Somebody suggested to me today that the word shampoo means "fake excrement". Sham poo. Well, that was definitely wrong. When the word shampoo was first brought to England in the 1760s by merchants who picked it up from Hindi champo, it meant "massage". This, however, was a special type of Hindu massage where they would slather your body in foam first, and gradually the "foam" meaning emerged to prevail, mainly due to Victorian hesitation about embracing those seemingly promiscuous massages. Anyway, champo comes from capo, which meant "to press"- an obvious connection, because you need to press on the back in a massage. This has unconfirmed and hypothesized origins, but the main theory is that it comes from the old Sanskrit term capayati, which meant something like "knead". If this is correct, this would further derive from the Old Indo-Aryan root canp, with about the same definition.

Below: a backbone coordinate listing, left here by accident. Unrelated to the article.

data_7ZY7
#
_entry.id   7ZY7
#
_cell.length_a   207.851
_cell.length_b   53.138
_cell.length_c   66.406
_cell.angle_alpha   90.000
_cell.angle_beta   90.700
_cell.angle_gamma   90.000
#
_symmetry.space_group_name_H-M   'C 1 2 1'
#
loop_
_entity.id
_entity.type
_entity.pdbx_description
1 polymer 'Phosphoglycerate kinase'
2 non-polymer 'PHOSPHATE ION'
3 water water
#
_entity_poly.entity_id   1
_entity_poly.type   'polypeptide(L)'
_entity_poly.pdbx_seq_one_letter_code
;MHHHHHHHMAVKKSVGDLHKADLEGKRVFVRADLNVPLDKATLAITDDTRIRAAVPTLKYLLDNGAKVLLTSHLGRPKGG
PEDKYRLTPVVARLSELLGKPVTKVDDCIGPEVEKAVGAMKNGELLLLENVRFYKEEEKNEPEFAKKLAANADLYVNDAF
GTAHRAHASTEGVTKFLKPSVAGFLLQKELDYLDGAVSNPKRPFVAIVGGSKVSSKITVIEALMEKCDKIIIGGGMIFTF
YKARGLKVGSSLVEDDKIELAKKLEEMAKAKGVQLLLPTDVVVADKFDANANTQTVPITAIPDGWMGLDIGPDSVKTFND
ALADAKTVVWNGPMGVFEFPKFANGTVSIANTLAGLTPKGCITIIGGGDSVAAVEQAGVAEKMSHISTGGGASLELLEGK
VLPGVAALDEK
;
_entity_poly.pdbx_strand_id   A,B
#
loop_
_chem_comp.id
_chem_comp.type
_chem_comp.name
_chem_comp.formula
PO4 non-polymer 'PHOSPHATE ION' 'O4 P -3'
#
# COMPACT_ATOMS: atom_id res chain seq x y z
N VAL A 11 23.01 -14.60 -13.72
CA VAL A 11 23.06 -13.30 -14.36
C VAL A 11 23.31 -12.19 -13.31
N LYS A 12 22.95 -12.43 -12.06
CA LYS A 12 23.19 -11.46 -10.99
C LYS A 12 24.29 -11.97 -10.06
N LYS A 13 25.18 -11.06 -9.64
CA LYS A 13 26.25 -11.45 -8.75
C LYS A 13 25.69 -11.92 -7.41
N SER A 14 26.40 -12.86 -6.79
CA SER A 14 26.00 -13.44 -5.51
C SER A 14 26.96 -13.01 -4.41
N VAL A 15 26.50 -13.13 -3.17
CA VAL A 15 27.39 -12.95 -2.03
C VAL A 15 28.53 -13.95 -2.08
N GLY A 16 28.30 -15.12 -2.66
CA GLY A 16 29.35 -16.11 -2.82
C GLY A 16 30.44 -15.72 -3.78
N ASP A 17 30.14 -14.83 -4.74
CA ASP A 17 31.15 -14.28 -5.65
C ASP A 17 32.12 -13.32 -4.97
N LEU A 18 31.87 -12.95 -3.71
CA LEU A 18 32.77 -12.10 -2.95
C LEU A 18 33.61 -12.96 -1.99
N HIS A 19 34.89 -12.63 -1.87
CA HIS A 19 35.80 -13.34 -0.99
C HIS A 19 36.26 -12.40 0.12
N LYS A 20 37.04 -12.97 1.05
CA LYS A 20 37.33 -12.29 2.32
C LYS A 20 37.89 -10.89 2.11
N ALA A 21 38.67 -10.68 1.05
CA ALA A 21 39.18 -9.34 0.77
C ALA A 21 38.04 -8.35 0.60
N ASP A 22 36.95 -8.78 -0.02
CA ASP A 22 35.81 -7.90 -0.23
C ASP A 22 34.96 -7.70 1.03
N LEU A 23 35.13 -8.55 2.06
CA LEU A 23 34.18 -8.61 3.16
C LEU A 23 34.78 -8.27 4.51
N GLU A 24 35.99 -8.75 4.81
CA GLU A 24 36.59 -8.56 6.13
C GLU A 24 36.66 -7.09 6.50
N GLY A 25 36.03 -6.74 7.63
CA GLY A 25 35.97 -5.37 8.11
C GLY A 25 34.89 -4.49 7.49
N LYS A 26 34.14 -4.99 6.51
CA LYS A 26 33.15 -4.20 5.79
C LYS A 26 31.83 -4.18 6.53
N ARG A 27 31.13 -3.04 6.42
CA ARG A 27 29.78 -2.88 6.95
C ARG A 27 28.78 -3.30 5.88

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Hello! I'm Adam Aleksic. This year, I graduated from Harvard University with a degree in Government and Linguistics. There, I co-founded the Harvard Undergraduate Linguistics Society and wrote a thesis on Serbo-Croatian language policy, magna cum laude. In addition to etymology, I also really enjoy trivia, politics, vexillology, geography, board games, conlanging, art history, and law.